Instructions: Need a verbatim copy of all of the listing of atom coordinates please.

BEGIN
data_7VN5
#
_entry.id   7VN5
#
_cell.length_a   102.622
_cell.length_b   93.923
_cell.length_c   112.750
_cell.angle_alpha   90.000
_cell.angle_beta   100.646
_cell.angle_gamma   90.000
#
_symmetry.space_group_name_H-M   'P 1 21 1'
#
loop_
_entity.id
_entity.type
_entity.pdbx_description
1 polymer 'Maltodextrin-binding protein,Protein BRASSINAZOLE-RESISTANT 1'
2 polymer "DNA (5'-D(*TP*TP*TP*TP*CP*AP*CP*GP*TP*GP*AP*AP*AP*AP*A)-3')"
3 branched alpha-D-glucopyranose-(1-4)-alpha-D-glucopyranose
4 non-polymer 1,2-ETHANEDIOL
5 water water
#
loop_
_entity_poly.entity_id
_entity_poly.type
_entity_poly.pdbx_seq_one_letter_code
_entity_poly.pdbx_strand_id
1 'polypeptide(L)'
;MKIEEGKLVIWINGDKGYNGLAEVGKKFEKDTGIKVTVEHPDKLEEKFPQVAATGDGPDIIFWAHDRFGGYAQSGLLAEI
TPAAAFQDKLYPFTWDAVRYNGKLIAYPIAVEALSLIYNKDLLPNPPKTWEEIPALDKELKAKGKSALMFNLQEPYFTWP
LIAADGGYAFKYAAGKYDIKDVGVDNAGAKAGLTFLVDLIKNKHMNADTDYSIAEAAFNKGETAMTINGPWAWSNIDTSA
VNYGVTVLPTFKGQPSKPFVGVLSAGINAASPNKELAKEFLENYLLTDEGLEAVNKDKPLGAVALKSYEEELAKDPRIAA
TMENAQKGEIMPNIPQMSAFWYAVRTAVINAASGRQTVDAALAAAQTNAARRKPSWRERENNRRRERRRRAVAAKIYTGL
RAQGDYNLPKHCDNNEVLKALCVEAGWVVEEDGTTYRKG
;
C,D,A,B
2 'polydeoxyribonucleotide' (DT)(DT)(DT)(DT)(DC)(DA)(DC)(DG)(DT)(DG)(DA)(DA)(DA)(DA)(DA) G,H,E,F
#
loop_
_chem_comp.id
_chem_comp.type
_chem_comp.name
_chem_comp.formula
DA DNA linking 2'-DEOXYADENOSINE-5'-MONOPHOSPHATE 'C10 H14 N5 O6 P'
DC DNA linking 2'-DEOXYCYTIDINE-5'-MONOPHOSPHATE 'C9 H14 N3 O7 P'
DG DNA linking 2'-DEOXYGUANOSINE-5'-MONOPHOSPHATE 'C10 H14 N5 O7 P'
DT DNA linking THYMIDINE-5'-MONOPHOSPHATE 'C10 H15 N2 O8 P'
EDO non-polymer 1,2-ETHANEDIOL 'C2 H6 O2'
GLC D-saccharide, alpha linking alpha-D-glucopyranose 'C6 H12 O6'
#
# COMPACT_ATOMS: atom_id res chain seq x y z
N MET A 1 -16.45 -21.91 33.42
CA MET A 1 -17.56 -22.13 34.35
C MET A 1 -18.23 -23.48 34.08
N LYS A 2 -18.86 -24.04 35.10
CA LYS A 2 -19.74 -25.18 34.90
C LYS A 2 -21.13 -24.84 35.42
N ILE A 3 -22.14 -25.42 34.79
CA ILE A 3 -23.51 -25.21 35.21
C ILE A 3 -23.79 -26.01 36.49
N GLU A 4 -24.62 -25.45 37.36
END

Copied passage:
data_7VN5
#
_entry.id   7VN5
#
_cell.length_a   102.622
_cell.length_b   93.923
_cell.length_c   112.750
_cell.angle_alpha   90.000
_cell.angle_beta   100.646
_cell.angle_gamma   90.000
#
_symmetry.space_group_name_H-M   'P 1 21 1'
#
loop_
_entity.id
_entity.type
_entity.pdbx_description
1 polymer 'Maltodextrin-binding protein,Protein BRASSINAZOLE-RESISTANT 1'
2 polymer "DNA (5'-D(*TP*TP*TP*TP*CP*AP*CP*GP*TP*GP*AP*AP*AP*AP*A)-3')"
3 branched alpha-D-glucopyranose-(1-4)-alpha-D-glucopyranose
4 non-polymer 1,2-ETHANEDIOL
5 water water
#
loop_
_entity_poly.entity_id
_entity_poly.type
_entity_poly.pdbx_seq_one_letter_code
_entity_poly.pdbx_strand_id
1 'polypeptide(L)'
;MKIEEGKLVIWINGDKGYNGLAEVGKKFEKDTGIKVTVEHPDKLEEKFPQVAATGDGPDIIFWAHDRFGGYAQSGLLAEI
TPAAAFQDKLYPFTWDAVRYNGKLIAYPIAVEALSLIYNKDLLPNPPKTWEEIPALDKELKAKGKSALMFNLQEPYFTWP
LIAADGGYAFKYAAGKYDIKDVGVDNAGAKAGLTFLVDLIKNKHMNADTDYSIAEAAFNKGETAMTINGPWAWSNIDTSA
VNYGVTVLPTFKGQPSKPFVGVLSAGINAASPNKELAKEFLENYLLTDEGLEAVNKDKPLGAVALKSYEEELAKDPRIAA
TMENAQKGEIMPNIPQMSAFWYAVRTAVINAASGRQTVDAALAAAQTNAARRKPSWRERENNRRRERRRRAVAAKIYTGL
RAQGDYNLPKHCDNNEVLKALCVEAGWVVEEDGTTYRKG
;
C,D,A,B
2 'polydeoxyribonucleotide' (DT)(DT)(DT)(DT)(DC)(DA)(DC)(DG)(DT)(DG)(DA)(DA)(DA)(DA)(DA) G,H,E,F
#
loop_
_chem_comp.id
_chem_comp.type
_chem_comp.name
_chem_comp.formula
DA DNA linking 2'-DEOXYADENOSINE-5'-MONOPHOSPHATE 'C10 H14 N5 O6 P'
DC DNA linking 2'-DEOXYCYTIDINE-5'-MONOPHOSPHATE 'C9 H14 N3 O7 P'
DG DNA linking 2'-DEOXYGUANOSINE-5'-MONOPHOSPHATE 'C10 H14 N5 O7 P'
DT DNA linking THYMIDINE-5'-MONOPHOSPHATE 'C10 H15 N2 O8 P'
EDO non-polymer 1,2-ETHANEDIOL 'C2 H6 O2'
GLC D-saccharide, alpha linking alpha-D-glucopyranose 'C6 H12 O6'
#
# COMPACT_ATOMS: atom_id res chain seq x y z
N MET A 1 -16.45 -21.91 33.42
CA MET A 1 -17.56 -22.13 34.35
C MET A 1 -18.23 -23.48 34.08
N LYS A 2 -18.86 -24.04 35.10
CA LYS A 2 -19.74 -25.18 34.90
C LYS A 2 -21.13 -24.84 35.42
N ILE A 3 -22.14 -25.42 34.79
CA ILE A 3 -23.51 -25.21 35.21
C ILE A 3 -23.79 -26.01 36.49
N GLU A 4 -24.62 -25.45 37.36